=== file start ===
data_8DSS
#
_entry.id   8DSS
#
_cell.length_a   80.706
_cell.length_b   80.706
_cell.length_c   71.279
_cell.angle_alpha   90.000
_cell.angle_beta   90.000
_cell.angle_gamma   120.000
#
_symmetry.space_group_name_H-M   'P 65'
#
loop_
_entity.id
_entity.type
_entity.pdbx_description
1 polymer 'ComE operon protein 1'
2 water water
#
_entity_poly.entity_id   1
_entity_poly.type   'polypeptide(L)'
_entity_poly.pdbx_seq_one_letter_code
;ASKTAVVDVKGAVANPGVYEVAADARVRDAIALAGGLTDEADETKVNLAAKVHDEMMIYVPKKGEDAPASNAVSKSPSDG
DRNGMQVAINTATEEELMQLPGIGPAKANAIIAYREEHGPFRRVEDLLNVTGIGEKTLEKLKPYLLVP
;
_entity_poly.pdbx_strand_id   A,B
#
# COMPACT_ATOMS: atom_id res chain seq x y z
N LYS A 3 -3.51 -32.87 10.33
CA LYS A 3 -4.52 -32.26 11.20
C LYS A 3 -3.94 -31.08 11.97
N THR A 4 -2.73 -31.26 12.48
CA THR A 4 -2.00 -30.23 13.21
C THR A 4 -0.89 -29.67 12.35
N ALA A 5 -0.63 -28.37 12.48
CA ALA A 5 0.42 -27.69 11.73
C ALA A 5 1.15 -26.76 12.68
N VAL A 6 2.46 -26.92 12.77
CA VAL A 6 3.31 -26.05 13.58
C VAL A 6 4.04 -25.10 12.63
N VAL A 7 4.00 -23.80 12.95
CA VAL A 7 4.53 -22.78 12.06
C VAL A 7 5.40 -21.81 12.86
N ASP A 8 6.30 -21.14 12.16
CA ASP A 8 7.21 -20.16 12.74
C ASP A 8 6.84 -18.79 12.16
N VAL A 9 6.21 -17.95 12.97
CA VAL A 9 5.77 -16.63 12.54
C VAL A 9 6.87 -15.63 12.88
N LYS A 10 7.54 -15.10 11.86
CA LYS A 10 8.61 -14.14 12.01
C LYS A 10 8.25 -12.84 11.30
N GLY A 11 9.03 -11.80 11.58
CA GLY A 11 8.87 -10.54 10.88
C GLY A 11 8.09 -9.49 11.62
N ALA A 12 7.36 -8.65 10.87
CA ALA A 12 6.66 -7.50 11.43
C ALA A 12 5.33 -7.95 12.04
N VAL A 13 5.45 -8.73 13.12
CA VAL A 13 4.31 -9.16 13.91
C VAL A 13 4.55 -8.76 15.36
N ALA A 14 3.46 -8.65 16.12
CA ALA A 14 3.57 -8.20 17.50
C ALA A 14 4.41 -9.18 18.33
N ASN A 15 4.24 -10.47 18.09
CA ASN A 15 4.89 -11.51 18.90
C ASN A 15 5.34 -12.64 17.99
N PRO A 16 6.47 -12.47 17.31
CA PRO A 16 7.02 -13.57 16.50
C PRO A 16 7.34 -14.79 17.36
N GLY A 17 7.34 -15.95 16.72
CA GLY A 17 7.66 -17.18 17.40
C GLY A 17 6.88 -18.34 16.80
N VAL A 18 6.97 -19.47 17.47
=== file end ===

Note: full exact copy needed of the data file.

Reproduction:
data_8DSS
#
_entry.id   8DSS
#
_cell.length_a   80.706
_cell.length_b   80.706
_cell.length_c   71.279
_cell.angle_alpha   90.000
_cell.angle_beta   90.000
_cell.angle_gamma   120.000
#
_symmetry.space_group_name_H-M   'P 65'
#
loop_
_entity.id
_entity.type
_entity.pdbx_description
1 polymer 'ComE operon protein 1'
2 water water
#
_entity_poly.entity_id   1
_entity_poly.type   'polypeptide(L)'
_entity_poly.pdbx_seq_one_letter_code
;ASKTAVVDVKGAVANPGVYEVAADARVRDAIALAGGLTDEADETKVNLAAKVHDEMMIYVPKKGEDAPASNAVSKSPSDG
DRNGMQVAINTATEEELMQLPGIGPAKANAIIAYREEHGPFRRVEDLLNVTGIGEKTLEKLKPYLLVP
;
_entity_poly.pdbx_strand_id   A,B
#
# COMPACT_ATOMS: atom_id res chain seq x y z
N LYS A 3 -3.51 -32.87 10.33
CA LYS A 3 -4.52 -32.26 11.20
C LYS A 3 -3.94 -31.08 11.97
N THR A 4 -2.73 -31.26 12.48
CA THR A 4 -2.00 -30.23 13.21
C THR A 4 -0.89 -29.67 12.35
N ALA A 5 -0.63 -28.37 12.48
CA ALA A 5 0.42 -27.69 11.73
C ALA A 5 1.15 -26.76 12.68
N VAL A 6 2.46 -26.92 12.77
CA VAL A 6 3.31 -26.05 13.58
C VAL A 6 4.04 -25.10 12.63
N VAL A 7 4.00 -23.80 12.95
CA VAL A 7 4.53 -22.78 12.06
C VAL A 7 5.40 -21.81 12.86
N ASP A 8 6.30 -21.14 12.16
CA ASP A 8 7.21 -20.16 12.74
C ASP A 8 6.84 -18.79 12.16
N VAL A 9 6.21 -17.95 12.97
CA VAL A 9 5.77 -16.63 12.54
C VAL A 9 6.87 -15.63 12.88
N LYS A 10 7.54 -15.10 11.86
CA LYS A 10 8.61 -14.14 12.01
C LYS A 10 8.25 -12.84 11.30
N GLY A 11 9.03 -11.80 11.58
CA GLY A 11 8.87 -10.54 10.88
C GLY A 11 8.09 -9.49 11.62
N ALA A 12 7.36 -8.65 10.87
CA ALA A 12 6.66 -7.50 11.43
C ALA A 12 5.33 -7.95 12.04
N VAL A 13 5.45 -8.73 13.12
CA VAL A 13 4.31 -9.16 13.91
C VAL A 13 4.55 -8.76 15.36
N ALA A 14 3.46 -8.65 16.12
CA ALA A 14 3.57 -8.20 17.50
C ALA A 14 4.41 -9.18 18.33
N ASN A 15 4.24 -10.47 18.09
CA ASN A 15 4.89 -11.51 18.90
C ASN A 15 5.34 -12.64 17.99
N PRO A 16 6.47 -12.47 17.31
CA PRO A 16 7.02 -13.57 16.50
C PRO A 16 7.34 -14.79 17.36
N GLY A 17 7.34 -15.95 16.72
CA GLY A 17 7.66 -17.18 17.40
C GLY A 17 6.88 -18.34 16.80
N VAL A 18 6.97 -19.47 17.47